Group Hug Politics Not in the National Interest

I have resisted commenting on the Federal Election until the final result was known. We now know that Julia Gillard will continue as Prime Minister thanks to the support of a Green, a green independent and two country independents.

Although I am disappointed that our nation will forgo competent government for some time yet, the fact that such a close election can still deliver an outcome shows what a wonderful political system we have in this country.

Having followed the ‘who should form government’ negotiations with interest, with the benefit of hindsight it is clear to me that there was very little hope of the two country independents siding with the Coalition.

Only they can explain how they arrived at their decision, but the evidence suggests their ‘consideration’ was more about political posturing than genuine assessment of the alternatives before them.

That said, they are both elected Members of Parliament who were asked to make a decision and they have. Appropriately, they will live or die (politically) by their choice. The government too, will survive or wilt according to the ballots cast by the independents when considering legislation.

Among the talkfest of the past fortnight has been a public airing of a new, friendlier parliament where we all talk things through to reach an agreed conclusion. There was even the thought bubble of having both major parties represented in Cabinet!

Such fanciful ideas are impractical and I believe would result in a poorer parliament. Let me explain.

Firstly, the House of Representatives is all about the numbers. If you have them, you get your Bills through and the Senate can examine them. The Senate is used for negotiating amendments to Bills and often refers them for a more thorough examination to a Senate committee.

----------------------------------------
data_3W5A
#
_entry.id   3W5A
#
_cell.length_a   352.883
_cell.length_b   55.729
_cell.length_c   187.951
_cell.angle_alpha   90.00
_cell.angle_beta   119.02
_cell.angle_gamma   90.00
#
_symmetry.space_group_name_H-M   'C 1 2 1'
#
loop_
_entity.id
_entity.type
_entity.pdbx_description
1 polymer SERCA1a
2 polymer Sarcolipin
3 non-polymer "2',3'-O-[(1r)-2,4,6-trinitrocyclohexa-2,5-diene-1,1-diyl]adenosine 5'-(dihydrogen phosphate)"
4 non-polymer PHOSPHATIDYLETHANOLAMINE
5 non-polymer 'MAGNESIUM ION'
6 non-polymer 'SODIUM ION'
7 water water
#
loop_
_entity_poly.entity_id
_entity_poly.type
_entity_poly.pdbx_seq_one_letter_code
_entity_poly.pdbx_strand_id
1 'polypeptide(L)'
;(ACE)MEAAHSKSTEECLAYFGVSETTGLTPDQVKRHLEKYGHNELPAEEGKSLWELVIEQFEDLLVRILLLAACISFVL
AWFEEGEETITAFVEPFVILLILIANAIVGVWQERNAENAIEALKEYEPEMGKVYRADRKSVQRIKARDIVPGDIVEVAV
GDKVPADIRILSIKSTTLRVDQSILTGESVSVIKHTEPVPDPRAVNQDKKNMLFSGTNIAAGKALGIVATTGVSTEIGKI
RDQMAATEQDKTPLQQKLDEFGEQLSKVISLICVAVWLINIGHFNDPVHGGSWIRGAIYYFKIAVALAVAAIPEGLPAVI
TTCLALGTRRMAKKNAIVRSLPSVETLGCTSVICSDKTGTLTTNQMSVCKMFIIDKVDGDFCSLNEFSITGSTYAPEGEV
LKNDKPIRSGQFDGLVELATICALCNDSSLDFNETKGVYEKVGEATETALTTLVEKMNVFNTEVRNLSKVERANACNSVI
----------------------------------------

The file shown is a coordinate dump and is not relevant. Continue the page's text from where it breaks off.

More often than not this improves the end result because there are a number of views exploring the issues. If recommendations are not adopted then the government will wear the consequences of their decisions.

This brings me to the second point. A proper examination of the Bills is most effective because we have an adversarial mode of politics, where one side is always trying to highlight the failings of the other. At the very least this keeps a government trying to do the right thing in order to avoid exposure or embarrassment.

If the new paradigm is filled with legislative ‘group hugs’ and consensus, it is almost certain that important flaws will not be fixed or possibly even ignored.

By giving the parliament collective ownership of partisan legislation, it allows the government to apportion responsibility to others, rather than wearing the consequences of their own decisions.

The combative nature of our parliament and legislative process keeps government honest. It keeps the opposition honest too and should keep the independent members honest as well.

Rather than reaching for the consensus olive branch hoping to bind Liberal and Labor together, the independents must examine every Bill before them and make a considered judgement.

They shouldn’t expect to have the cloak of big party consensus to shield them from the consequences of their decisions, which will direct the nation for the next three years.

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